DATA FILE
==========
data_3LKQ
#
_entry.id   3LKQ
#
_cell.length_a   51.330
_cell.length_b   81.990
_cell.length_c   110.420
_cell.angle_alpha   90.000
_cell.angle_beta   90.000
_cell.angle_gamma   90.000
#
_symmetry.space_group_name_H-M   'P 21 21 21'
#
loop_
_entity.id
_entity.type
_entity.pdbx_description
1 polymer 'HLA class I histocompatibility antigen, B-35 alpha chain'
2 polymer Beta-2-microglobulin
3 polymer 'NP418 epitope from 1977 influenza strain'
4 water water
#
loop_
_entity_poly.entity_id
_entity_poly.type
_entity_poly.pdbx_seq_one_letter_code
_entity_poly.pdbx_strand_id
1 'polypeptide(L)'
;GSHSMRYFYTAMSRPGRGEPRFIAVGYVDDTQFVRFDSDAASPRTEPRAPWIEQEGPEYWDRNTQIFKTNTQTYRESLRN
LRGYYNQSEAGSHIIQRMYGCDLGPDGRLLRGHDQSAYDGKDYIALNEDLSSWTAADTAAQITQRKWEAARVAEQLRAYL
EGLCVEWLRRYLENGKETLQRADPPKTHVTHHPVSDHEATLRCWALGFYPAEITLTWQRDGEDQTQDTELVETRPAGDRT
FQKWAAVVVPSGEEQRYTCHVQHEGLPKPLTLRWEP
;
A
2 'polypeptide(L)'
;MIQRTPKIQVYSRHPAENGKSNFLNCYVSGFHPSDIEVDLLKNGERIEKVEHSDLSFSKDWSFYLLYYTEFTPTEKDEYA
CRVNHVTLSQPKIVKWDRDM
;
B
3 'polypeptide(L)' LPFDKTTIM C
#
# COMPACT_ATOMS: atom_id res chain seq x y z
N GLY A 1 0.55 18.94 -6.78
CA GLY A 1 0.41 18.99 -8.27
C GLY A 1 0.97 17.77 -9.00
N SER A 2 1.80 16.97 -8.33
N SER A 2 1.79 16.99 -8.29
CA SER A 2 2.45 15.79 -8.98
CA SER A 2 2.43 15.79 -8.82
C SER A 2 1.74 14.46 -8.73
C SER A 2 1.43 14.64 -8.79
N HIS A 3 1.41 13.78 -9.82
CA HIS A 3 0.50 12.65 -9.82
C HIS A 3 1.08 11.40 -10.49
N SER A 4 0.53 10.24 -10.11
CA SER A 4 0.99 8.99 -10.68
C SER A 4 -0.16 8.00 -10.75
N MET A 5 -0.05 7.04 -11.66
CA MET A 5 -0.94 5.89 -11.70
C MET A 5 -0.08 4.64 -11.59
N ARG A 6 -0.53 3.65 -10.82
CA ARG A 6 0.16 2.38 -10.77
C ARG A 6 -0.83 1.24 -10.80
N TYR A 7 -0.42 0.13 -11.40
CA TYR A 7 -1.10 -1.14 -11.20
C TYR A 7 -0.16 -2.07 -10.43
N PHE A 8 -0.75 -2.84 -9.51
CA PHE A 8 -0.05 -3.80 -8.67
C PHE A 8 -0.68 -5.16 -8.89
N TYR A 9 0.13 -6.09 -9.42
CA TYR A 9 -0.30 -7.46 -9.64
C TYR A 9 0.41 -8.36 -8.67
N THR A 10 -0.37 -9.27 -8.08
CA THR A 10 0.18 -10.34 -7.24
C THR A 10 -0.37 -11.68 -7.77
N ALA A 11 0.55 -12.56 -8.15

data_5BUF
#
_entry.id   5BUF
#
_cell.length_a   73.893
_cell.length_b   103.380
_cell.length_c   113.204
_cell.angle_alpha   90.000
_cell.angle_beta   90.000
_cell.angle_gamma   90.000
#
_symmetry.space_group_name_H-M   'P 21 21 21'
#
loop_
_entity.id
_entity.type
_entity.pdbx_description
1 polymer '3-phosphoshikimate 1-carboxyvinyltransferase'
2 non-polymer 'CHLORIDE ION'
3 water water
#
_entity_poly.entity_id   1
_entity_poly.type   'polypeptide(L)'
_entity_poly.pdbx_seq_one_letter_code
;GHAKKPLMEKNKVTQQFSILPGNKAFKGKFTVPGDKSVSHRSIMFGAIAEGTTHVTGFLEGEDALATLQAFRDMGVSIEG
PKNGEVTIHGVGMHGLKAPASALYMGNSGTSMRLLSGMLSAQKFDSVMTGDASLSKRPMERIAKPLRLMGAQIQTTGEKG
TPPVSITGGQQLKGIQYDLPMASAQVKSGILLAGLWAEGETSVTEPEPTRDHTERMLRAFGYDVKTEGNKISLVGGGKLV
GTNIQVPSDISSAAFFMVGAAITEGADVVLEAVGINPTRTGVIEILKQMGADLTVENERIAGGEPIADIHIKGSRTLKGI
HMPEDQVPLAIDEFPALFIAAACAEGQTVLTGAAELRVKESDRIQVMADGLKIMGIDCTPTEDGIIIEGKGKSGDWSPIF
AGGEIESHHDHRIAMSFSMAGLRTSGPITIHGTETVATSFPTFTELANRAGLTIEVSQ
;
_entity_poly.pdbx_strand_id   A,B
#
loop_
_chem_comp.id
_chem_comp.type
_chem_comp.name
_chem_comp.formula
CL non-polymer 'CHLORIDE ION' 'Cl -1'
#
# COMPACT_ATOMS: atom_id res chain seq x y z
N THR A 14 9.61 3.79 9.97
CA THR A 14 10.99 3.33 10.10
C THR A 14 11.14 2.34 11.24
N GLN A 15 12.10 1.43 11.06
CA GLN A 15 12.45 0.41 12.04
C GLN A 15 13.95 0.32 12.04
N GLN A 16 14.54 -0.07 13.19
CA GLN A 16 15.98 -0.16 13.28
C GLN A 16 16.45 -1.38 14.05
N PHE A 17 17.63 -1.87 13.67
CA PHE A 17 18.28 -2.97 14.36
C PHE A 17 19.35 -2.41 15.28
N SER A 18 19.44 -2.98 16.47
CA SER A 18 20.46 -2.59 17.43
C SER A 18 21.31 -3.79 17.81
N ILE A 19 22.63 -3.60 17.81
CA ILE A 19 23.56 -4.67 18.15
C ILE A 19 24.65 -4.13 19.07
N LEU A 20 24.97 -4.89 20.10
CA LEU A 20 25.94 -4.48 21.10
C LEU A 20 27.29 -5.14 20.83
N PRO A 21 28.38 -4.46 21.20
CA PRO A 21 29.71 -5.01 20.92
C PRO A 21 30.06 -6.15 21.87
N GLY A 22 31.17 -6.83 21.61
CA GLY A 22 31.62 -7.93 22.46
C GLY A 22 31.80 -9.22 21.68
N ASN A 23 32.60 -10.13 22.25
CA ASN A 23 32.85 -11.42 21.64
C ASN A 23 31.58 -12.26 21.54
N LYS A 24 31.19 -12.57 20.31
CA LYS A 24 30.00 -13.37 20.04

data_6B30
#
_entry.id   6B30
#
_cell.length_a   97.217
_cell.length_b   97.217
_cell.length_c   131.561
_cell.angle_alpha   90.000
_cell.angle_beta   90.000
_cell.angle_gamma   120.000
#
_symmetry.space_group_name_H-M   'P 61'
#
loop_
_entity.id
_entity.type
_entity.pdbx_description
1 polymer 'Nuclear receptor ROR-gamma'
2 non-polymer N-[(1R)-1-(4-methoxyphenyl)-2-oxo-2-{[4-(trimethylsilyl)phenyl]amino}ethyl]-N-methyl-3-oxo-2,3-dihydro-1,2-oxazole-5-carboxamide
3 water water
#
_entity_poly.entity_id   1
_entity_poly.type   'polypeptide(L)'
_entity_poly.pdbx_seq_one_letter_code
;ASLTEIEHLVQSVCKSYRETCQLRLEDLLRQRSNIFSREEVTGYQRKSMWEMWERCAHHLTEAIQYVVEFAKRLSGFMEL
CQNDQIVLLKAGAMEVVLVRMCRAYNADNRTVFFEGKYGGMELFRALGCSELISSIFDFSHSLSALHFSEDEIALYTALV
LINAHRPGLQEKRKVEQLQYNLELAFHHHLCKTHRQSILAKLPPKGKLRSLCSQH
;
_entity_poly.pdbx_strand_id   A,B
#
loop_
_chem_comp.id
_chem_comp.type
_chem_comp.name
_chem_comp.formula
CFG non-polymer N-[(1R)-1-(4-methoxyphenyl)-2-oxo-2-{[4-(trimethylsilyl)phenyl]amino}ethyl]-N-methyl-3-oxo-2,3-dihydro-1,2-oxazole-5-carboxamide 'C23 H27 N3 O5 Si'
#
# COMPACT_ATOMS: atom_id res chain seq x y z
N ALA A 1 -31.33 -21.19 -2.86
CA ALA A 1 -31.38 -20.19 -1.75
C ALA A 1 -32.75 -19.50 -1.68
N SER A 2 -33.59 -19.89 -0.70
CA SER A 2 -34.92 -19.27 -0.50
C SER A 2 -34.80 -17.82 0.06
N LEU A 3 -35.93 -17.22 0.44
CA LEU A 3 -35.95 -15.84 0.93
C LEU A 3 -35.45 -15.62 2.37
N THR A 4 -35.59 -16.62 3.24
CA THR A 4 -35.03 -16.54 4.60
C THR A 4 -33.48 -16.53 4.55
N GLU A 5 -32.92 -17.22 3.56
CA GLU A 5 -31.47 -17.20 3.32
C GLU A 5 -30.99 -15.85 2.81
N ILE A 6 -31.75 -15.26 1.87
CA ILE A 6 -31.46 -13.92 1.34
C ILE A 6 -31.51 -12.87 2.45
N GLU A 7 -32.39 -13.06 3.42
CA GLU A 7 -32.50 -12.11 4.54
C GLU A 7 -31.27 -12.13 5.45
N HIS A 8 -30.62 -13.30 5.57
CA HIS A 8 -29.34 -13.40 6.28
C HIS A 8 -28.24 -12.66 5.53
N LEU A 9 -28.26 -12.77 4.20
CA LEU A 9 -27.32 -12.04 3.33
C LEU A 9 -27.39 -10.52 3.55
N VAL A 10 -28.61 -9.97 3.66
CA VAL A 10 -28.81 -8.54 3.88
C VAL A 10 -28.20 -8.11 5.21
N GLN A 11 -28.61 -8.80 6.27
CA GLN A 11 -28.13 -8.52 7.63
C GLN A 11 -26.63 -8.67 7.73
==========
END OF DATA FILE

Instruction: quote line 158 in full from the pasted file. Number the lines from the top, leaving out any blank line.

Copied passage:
_cell.angle_beta   90.000